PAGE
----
I don’t think anyone was hanging on the edge of their seat or anything, but I wanted to follow up on a blog post I published in September. At that time, I wrote about how I was sort of struggling to accept the fact that life has been rolling along in a super positive fashion lately. I feel productive, I feel confident, I’m busy but I feel on top of things rather than being overwhelmed by things, I’m enjoying the skin/stress/weight/sleep/energy payoff of having stayed in my fitness/health A game for several weeks in a row now. But of course I also feel like this is all temporary and it’s only a matter of time until I backslide into the Land of Inertia (Required Uniform: Ratty Yoga Pants, Hooded Expression).
After I posted that entry an extremely perceptive and savvy commenter named Anne (hi, Anne!) shared the following:
I am actively trying to improve my overall ratio right now, and also trying to figure out why I’m tempted to give up for long periods when I know that the “high” periods feel really good – and it’s not like they’re intrinsically unsustainable, it’s really not – it is achievable to handle your shit well. However, one thing that really struck me in your post and moved me to comment is the thought that (paraphrasing greatly) ‘the real (you) is just waiting to emerge again and fail at everything.’ Two words – Impostor Syndrome – it’s a challenging issue. All signs point to you being a capable and accomplished person, people admire you, people are even jealous of how you’ve got it all together, but deep down you “know” that you’re just pulling off a really long con. As the accomplishments pile up, your anxiety can possibly rise further because your tower of false good qualities is getting so high, and you’ll of course be found out in the end, and the more of a fraud you are at that point, the more it will hurt your kids and everyone. OK, I didn’t mean you – I meant me. So – Impostor Syndrome.
Dude. I mean, dude. The only way that comment could have spoken to me more clearly is if it came with a tiny yet effective megaphone. I immediately researched Imposter Syndrome and felt that weird OMG I Really AM Crazy/OMG Thank God Other People Feel This Exact Same Craziness sensation wash over me (I recently experienced this when I learned ASMR is an actual thing), and last week I decided to talk to my counselor about it.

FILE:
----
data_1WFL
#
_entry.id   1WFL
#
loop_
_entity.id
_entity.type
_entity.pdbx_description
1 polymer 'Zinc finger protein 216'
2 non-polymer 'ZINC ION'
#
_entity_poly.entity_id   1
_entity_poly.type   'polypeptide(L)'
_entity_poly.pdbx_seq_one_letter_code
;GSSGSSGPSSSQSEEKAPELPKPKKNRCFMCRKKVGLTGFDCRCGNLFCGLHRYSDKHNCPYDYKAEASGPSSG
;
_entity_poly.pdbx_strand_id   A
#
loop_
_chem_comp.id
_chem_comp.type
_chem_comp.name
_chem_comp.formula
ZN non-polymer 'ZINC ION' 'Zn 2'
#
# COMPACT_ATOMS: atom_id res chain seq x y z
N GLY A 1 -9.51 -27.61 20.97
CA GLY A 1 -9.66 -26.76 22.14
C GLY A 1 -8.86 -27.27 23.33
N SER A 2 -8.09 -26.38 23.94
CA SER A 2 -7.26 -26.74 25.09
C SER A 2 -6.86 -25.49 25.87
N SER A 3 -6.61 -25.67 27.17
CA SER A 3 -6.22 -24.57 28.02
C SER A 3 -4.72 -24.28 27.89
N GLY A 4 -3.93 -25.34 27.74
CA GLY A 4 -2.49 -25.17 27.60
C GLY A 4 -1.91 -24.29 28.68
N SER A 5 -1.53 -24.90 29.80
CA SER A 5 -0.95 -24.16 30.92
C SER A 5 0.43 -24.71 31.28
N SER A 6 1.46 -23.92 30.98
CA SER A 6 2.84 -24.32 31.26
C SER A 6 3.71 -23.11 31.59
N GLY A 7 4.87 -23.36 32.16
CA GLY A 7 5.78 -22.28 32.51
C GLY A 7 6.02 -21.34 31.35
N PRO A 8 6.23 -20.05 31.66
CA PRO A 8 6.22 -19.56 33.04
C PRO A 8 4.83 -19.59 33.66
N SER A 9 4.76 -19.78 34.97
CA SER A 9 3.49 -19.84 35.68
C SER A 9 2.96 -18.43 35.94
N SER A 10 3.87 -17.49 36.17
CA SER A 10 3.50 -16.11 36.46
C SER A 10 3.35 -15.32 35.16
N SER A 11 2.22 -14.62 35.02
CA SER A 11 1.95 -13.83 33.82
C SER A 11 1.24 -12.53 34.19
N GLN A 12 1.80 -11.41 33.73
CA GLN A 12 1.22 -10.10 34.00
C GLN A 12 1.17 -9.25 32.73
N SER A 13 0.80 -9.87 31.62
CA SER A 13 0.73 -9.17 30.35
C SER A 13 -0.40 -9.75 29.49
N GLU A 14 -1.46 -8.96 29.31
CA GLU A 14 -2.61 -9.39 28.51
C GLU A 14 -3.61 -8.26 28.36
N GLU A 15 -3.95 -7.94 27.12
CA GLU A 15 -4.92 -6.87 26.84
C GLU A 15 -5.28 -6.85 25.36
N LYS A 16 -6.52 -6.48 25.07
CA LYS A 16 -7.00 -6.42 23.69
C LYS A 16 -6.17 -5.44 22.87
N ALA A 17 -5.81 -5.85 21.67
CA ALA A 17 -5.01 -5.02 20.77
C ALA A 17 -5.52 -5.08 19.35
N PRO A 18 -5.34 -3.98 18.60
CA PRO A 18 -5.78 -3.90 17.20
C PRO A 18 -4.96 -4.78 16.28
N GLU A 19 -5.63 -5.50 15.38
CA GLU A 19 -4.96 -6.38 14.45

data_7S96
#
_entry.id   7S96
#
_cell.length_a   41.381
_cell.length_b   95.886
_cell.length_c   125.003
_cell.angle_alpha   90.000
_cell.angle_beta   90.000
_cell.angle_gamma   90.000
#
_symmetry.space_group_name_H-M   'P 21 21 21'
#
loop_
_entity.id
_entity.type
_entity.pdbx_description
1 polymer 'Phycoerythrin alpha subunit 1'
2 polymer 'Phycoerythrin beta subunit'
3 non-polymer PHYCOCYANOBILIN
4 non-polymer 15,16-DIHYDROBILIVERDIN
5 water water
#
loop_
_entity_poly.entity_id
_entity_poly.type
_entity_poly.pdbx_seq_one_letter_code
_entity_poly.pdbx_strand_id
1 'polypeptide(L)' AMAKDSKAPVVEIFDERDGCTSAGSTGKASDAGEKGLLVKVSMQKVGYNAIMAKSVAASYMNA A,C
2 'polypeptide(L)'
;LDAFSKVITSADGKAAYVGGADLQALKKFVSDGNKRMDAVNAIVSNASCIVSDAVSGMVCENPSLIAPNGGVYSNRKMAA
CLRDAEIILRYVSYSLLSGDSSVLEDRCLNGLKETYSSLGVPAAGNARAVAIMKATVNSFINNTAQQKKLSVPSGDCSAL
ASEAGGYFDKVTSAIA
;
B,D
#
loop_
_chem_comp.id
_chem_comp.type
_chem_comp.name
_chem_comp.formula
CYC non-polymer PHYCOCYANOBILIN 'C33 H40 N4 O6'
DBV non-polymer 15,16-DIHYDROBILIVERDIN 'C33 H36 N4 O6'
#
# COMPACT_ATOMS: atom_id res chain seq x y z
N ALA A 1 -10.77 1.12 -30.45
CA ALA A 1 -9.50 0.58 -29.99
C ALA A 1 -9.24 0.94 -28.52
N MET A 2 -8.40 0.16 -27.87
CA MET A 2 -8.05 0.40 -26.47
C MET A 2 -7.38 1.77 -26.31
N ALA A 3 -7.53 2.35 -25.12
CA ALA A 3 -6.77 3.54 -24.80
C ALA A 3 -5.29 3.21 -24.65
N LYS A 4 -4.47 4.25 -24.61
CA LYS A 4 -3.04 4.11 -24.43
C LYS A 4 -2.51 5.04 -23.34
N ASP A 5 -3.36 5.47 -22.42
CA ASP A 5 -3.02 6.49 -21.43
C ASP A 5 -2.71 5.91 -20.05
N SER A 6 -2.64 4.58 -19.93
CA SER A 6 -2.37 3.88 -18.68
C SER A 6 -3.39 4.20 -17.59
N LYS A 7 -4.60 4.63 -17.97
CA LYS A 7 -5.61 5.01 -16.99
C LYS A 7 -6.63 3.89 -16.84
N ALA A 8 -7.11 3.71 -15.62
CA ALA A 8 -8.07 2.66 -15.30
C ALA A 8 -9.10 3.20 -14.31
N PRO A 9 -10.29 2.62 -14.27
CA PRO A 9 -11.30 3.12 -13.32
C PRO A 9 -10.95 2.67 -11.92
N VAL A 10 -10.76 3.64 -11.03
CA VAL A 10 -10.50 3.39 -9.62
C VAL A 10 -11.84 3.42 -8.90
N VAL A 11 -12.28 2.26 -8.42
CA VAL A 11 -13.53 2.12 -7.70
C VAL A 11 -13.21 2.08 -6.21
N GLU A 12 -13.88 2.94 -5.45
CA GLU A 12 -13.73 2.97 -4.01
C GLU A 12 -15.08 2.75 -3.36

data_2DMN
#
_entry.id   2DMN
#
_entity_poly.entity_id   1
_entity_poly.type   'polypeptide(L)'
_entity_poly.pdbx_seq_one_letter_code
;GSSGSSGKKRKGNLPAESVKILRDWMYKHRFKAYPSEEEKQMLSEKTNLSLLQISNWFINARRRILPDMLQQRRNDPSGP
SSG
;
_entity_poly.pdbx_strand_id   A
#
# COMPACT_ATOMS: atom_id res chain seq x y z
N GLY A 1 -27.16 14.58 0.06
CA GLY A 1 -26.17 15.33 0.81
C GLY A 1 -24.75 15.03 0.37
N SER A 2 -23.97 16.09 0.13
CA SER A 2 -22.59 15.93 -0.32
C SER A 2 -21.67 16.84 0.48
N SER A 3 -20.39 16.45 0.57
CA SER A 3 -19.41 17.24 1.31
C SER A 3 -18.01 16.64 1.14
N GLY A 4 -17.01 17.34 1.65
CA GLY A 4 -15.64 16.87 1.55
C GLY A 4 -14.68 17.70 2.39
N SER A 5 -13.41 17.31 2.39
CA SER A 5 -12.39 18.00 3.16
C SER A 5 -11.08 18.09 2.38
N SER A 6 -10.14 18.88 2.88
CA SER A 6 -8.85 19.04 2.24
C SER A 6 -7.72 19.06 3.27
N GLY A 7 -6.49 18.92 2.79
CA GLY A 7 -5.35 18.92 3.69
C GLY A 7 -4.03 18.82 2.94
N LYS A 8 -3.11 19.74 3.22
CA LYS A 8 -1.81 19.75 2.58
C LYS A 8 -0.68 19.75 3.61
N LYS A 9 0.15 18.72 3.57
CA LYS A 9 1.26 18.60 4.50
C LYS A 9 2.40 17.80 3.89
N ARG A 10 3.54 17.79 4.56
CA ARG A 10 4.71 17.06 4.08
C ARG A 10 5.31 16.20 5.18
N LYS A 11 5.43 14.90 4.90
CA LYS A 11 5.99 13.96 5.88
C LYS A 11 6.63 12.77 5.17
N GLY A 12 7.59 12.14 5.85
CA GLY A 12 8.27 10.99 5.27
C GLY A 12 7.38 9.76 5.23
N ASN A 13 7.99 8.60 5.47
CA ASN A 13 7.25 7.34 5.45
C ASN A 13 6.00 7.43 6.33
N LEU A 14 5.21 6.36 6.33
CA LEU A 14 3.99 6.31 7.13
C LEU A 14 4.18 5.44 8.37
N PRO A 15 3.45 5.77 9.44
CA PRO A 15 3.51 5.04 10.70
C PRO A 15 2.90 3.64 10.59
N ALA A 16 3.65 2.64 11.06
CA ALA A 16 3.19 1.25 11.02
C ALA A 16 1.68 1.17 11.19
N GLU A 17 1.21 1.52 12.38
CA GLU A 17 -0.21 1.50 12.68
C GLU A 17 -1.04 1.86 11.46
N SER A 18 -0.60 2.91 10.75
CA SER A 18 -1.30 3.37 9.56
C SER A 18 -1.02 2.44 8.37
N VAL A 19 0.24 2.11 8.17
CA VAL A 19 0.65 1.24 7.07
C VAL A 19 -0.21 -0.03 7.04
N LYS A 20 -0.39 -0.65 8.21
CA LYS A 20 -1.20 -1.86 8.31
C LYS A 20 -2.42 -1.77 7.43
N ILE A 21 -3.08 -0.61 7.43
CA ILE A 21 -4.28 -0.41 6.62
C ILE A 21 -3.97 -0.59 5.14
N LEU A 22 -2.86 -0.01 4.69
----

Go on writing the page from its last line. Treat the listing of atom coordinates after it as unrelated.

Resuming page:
I read her part of my own entry along with Anne’s comment, and after she praised Anne for being aware of a phenomenon she hadn’t even really heard of, she told me that the more you’re mindful, present, and aware of this type of thinking, the more you come to accept yourself for who you are as a whole. The more you realize the part of yourself that you think of as a separate entity, the ‘good you,’ is just YOU — and the entity you think of as the ‘bad you,’ the sloppy lazy one, is actually a manifestation of the negative self-critical voice in your own head.
That negative internal voice is actually super common, and there’s a school of thought that says it can be silenced.
She brought up Eckhart Tolle, the … well, I’m not sure what to call him. The spiritual guru? You can read about him here, but basically he’s a popular author who writes about inner transformations. I’ve tried to read his book The Power of Now, but I kind of got lost in the woo-woo stuff and it didn’t particularly resonate with me.
My counselor LOVES him, though, and so I try to listen when she references his teachings. So Eckhart Tolle says he once suffered from major depression that went on for years, but went through an epiphany when he came to the belief that he couldn’t live with himself any longer. He writes,
And that phrase went around in my head a few times and suddenly, I was able to stand back and look at that phrase: “I can’t live with myself any longer.” And I thought, “Oh, that is strange. I cannot live with myself. Who am I and who is the self that I cannot live with? Because there must be two of me here, if that phrase is correct.”
Who is the ‘I’ that cannot live with the self? What is the self? I didn’t know at the time that what really happened was the mind-made self, with its heaviness, its problems, that lives between the unsatisfying past and the fearful future, collapsed.
Here’s another snippet from his work:
Most people define themselves through the content of their lives…. When you think or say, “my life,” you are not referring to the life that you are but the life that you have, or seem to have. You are referring to content — your age, health, relationships, finances, work and living situation, as well as your mental-emotional state. The inner and outer circumstances of your life, your past and your future, all belong to the realm of content — as do events, that is to say, anything that happens.
What is there other than content? That which enables the content to be — the inner space of consciousness.
Oof, that’s some dense stuff, at least for me. But the underlying message — that there is no ‘bad me’ or ‘good me’ — brings me peace.
I told my counselor that what she was saying sounded great and I really wanted to believe it. She smiled and said, “Well, it’s the truth.”
PS: If all this felt a little too touchy-feely for you, let me conclude by telling you that the first thing that came to my mind when I started thinking about my INNER SELF is this scene from Army of Darkness: